- Law Society of Ireland
The Law Society of Ireland (in Irish: Dlí-Chumann na hÉireann) is the educational, representative and regulatory body of the solicitors' profession in the
Republic of Ireland. As of 2007, the Law Societyhad over ten thousand members, all of whom were solicitors.
The Law Society was formally incorporated by royal charter obtained from
Queen Victoriaon 5 April 1852, under the name of “the Incorporated Society of Attorneys and Solicitors of Ireland”. There were several precursors to the Law Society itself: In 1774, the “Society of Attorneys” was established while in 1791, “The Law Club of Ireland”, a society for solicitors about which little is now known, was founded. Later, in 1830 “The Law Society of Ireland” was established, restyling itself the “Society of Attorneys and Solicitors” in 1841. It was to be the immediate predecessor to the present day Law Society.
The professions of attorney and solicitor were fused under the Supreme Court of Judicature (Ireland) Act, 1877. As a consequence, the Law Society was granted a supplemental charter, again by Queen Victoria on 14 December 1888 under which the Law Society was styled the "Incorporated Law Society of Ireland".
The current statutory basis for the Law Society is set out in the Solicitors Acts 1954 - 2002. In 1994, the Law Society’s name was changed once more, this time the word “Incorporated” (or in Irish: “Corpraithe”) being dropped from its title.
The governing body of the Law Society is its Council. It comprises both elected and nominated members, all of whom are solicitors. Over the years the Council has established a range of Committees to which it delegates certain of its statutory functions. The Council may comprise not more than forty-eight persons. Of its membership, between 21 and 31 must be elected from among the Law Society’s members. A delegate from each of the four provinces of Ireland must also be chosen. Up to five extraordinary members may be appointed from each of the Councils of the Southern Law Association and the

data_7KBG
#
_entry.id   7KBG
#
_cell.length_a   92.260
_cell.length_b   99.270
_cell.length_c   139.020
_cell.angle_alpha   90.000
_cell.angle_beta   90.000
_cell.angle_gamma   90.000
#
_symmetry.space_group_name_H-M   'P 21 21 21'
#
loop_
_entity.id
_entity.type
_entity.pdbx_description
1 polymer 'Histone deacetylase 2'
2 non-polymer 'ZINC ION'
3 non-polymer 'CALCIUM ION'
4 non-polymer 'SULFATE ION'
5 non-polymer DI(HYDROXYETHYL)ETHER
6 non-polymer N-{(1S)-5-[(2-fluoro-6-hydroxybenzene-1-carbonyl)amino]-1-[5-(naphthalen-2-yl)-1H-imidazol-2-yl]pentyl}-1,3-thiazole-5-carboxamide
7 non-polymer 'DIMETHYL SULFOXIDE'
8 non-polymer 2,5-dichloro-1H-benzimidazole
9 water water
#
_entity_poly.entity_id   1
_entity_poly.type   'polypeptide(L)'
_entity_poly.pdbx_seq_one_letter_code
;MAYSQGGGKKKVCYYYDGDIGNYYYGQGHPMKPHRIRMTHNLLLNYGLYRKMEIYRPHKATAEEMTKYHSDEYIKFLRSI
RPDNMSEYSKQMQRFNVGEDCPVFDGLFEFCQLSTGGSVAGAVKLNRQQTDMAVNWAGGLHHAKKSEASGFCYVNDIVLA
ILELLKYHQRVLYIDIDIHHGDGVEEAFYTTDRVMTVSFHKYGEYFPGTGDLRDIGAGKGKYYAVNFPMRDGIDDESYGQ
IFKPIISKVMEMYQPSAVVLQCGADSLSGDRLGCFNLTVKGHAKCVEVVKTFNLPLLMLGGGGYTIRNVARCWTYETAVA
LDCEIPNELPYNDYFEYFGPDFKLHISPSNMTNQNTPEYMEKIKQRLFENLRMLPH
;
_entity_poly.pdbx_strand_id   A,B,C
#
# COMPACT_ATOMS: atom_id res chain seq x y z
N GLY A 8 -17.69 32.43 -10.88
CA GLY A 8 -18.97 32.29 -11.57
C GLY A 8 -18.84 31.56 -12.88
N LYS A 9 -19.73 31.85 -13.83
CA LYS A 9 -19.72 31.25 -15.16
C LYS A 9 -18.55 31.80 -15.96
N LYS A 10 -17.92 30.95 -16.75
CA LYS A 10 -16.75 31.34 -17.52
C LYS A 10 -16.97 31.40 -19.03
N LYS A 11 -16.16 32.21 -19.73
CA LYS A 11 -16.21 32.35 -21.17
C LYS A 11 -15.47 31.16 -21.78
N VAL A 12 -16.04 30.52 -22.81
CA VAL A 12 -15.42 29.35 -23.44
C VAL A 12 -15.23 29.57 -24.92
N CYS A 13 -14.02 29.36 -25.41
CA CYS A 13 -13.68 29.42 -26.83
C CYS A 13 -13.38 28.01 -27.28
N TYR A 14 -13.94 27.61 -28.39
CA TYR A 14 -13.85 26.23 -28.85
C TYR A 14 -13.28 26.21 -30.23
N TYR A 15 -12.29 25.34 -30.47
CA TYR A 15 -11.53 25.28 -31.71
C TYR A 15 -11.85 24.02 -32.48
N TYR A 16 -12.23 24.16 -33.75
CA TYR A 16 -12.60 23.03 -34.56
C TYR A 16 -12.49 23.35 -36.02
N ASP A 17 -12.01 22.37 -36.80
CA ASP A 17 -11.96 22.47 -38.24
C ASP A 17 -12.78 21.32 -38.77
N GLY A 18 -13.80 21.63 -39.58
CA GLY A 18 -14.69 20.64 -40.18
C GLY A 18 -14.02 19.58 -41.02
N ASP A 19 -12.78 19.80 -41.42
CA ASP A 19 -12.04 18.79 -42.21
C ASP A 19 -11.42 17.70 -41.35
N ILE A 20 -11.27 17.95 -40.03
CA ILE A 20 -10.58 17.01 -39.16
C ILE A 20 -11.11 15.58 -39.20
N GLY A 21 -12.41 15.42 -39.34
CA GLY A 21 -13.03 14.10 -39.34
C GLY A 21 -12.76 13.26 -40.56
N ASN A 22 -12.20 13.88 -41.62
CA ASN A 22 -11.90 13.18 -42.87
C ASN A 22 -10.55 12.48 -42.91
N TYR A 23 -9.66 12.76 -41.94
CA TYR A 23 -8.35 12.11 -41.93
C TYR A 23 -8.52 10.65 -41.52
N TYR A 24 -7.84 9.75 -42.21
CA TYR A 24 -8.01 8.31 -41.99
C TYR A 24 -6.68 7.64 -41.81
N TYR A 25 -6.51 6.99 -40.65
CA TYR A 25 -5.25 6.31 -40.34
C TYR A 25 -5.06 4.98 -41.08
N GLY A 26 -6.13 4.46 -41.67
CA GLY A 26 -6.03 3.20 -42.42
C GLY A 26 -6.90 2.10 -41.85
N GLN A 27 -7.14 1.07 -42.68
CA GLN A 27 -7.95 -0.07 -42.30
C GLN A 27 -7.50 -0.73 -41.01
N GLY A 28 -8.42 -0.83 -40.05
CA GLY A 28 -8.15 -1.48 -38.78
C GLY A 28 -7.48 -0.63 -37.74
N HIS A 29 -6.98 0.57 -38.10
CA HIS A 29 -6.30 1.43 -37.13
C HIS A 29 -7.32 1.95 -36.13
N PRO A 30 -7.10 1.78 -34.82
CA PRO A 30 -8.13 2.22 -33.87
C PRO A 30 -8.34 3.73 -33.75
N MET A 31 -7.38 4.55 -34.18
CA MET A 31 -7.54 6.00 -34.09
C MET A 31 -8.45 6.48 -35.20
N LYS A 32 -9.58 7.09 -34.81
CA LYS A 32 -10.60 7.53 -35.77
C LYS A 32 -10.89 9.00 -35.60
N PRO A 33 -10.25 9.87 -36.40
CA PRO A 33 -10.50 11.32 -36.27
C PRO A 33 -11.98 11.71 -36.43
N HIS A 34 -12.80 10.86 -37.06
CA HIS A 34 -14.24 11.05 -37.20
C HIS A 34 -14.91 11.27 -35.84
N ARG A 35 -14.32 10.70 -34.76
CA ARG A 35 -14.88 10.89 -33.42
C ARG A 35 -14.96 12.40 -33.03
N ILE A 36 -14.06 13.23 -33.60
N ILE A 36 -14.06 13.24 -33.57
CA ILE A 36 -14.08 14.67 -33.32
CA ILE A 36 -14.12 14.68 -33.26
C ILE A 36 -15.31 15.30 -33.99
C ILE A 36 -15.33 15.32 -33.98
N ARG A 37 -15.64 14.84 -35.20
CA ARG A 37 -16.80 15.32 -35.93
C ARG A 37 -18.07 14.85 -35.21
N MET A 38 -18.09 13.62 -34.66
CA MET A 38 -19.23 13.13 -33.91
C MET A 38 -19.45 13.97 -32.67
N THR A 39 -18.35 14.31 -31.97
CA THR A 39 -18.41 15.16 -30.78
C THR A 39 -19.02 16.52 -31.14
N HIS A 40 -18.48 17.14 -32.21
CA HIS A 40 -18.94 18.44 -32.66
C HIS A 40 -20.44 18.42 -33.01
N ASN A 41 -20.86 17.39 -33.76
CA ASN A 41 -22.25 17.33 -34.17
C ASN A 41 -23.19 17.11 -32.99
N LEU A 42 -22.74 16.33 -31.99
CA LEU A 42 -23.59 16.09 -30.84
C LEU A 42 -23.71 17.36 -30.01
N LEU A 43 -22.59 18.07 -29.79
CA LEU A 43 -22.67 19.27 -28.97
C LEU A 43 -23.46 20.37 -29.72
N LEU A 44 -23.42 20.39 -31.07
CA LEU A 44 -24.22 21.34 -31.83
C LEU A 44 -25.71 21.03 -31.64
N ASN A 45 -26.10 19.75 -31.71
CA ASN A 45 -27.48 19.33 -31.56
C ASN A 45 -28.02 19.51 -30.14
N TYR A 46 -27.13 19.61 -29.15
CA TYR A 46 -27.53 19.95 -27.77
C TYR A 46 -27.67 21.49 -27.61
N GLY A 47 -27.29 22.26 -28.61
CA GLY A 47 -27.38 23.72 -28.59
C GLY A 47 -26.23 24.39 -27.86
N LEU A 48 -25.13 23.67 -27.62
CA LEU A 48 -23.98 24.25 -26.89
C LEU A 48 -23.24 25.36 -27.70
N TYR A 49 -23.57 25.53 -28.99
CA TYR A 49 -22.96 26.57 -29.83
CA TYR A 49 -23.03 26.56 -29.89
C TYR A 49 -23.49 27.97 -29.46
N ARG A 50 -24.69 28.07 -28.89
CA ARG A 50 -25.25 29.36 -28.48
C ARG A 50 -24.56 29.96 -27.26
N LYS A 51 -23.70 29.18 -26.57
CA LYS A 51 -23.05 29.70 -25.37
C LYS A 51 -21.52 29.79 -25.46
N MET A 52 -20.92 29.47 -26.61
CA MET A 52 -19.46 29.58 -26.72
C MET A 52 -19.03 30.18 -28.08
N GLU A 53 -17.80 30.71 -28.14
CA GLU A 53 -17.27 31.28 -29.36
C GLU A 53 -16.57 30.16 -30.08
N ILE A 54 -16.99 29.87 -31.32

Law Society of Northern Irelandwhile three may be appointed from the Council of the Dublin Solicitors' Bar Association.
As of 2007, the Law Society’s Council comprised the maximum permitted (i.e. forty-eight members). Each year the Council selects one of its number to be the President of the Law Society.
The Law Society has a range of statutory and non-statutory functions. Its statutory functions under the Solicitors Acts relate to the education and admission of persons to the profession; regulatory and disciplinary matters and protection of solicitors’ clients. The Law Society’s non-statutory functions relate to the representation and provision of services to its members and protecting the public interest.
* [http://www.lawsociety.ie/ Official website]
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